I wrote this blog back in October of 2012 while on the World Race. My team was in Phnom Penh, Cambodia. Let me say first that it was a rough month and I was coming down with a case of apathy, partially as a result of all the disparities around me. This is what God taught me in those moments…
Lately I’ve been reading the book, “First they killed my father.” It’s a memoir of a girl who was five years old when the Khmer Rouge forced her family to leave their home at the start of the Cambodian genocide, changing her world forever. In the first pages of her story, she describes in detail the world as she sees it in Phnom Penh (the same city in which we are living this month.) She describes the vendors on the street, the hot afternoons, the dingy restaurants and the poor children selling flowers and fruit…
She portrays the hustle and bustle of this city with such endearment that it gives me new eyes for my surroundings.
I take a step outside to the balcony of our guest house and watch the city below. Our balcony is high and partially hidden about two stories from the ground. I feel like a fly on the wall, watching, knowing that no one will see me…
There are many sounds- motorcycles going by, carts, and the pounding of a tool as a man across the street fixes something. I hear drills working on a building nearby and the occasional shouts of children. To my right there is an empty lot, taken over by brush and trash. I can see a short, crumbling brick perimeter of a building that once stood there, and I can’t help but wonder if it disappeared when the Khmer Rouge forced everyone out of the city in 1975. Whenever I see empty lots surrounded by houses, I always wonder that; wonder why they were deserted. As I watch two boys come up to the lot, pulling a wooden cart. The boys are probably 12 or 13, and one of them is wearing neon orange shorts with a neon green shirt that says “FBI” on the back. He wades into the lot wearing his white flip-flops and holding a metal stick in hand. He uses the stick to shift through the trash, presumably looking for recyclable material that can be sold at the market. I watch him poke a hole in one of the plastic trash bags and then shake out its contents. Nothing. After a minute or so he walked back to the road and keeps going a few more feet, over to the trash pile where we’ve found that our hosts dump all the trash from our rooms. I watch him pick up a Pringles can that one of my teammates bought and put it back down, then dump out another bag. He picks up what looks like a purple plastic bottle and motions to his partner to keep moving. I watch them continue to walk down the street. I think to myself, “They should be in school,” and then realize that it’s Sunday. Last week, at the proposal of our contact, we went through a list of children’s rights with the kids at the orphanage. One of the rights was that no one should make them work: they should just be kids. It seemed like a dumb thing to teach, and I was pretty sure that our kids already knew that. As I watched the boys walk away, I wonder if anyone had ever bothered to teach them that, or if maybe they weren’t in a position to do otherwise.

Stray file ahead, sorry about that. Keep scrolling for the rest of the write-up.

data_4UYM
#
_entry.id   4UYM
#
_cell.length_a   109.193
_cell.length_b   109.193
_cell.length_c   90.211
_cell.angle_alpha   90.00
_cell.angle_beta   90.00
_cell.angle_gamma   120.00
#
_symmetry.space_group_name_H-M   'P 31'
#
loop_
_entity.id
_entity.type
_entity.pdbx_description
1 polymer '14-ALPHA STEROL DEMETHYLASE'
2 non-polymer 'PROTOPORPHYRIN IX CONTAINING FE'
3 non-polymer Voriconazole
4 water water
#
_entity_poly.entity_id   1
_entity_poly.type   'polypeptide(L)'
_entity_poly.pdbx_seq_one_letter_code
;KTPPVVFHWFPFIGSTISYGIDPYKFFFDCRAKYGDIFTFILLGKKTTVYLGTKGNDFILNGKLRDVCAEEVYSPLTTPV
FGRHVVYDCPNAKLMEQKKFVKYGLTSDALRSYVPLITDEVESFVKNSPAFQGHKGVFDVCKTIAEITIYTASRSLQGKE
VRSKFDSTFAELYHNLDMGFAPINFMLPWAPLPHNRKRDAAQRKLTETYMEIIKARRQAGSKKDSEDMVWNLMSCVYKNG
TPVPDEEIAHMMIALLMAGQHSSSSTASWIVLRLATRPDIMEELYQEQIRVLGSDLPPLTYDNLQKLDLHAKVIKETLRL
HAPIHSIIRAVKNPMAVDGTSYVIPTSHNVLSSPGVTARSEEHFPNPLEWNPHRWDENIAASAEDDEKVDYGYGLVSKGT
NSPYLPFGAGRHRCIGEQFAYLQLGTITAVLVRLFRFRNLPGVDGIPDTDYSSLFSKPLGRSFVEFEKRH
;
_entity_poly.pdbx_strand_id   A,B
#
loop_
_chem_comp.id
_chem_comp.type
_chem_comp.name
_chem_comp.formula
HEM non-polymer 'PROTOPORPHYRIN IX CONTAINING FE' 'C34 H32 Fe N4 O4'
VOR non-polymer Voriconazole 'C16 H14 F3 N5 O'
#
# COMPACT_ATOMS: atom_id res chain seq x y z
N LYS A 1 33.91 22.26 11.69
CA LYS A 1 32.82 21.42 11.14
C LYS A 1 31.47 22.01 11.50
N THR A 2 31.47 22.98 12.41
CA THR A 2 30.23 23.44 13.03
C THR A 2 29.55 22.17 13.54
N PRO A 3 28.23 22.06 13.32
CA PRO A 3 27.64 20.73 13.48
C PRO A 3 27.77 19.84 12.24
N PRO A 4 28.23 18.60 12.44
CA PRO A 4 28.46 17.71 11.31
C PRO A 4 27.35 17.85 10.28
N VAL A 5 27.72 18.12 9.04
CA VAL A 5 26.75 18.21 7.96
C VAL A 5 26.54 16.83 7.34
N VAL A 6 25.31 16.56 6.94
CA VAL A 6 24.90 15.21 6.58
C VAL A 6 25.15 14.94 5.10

Sometimes I have to give myself a reality check.
It’s easy for me to be “over” Cambodia. The heat, the smells, the trash, the traffic, the incessant question- “Lady, you want tuk-tuk?” But I can’t. I can’t because this city was called- when left to prosper without tragedy- ‘The Paris of Southeast Asia.’
Because they experienced a genocide so horrific that I think I would rather be at the mercy of the Nazis than the Khmer Rouge.
Because I know that the child begging me to buy a bracelet is probably being rented as a result of an extensive begging industry.
Because the lonely malls and the empty stretches of smooth highways are signs of a people that are desperate to leave the ugly behind and catch up with the rest of the world.
Because when I see our boys, Hen and Thong, race through the gate on their bike after school, smiling at us and shouting, “Hello Sister!” it makes my heart sing.
Because every day I see 15-year-old Seakliv sacrificing hours of her time and her childhood to take care of 4-year-old Deborah, who has severe disabilities.
Because even though Map is probably one of the loudest children I have ever met, he holds the baby kitten with such tenderness and care that I know he will be an amazing father one day.
Because I’ve heard that most orphanages in Cambodia are disgusting scams where adults gain financially at the neglect of children, but I get to spend every day in a place where people are loved, cared for, provided for.
Because I get to see the example of Jesus Christ shining through the lives of the adults and the kids.
Because even though sometimes I don’t realize how lucky I am to be here, God still shows me all the good things anyway.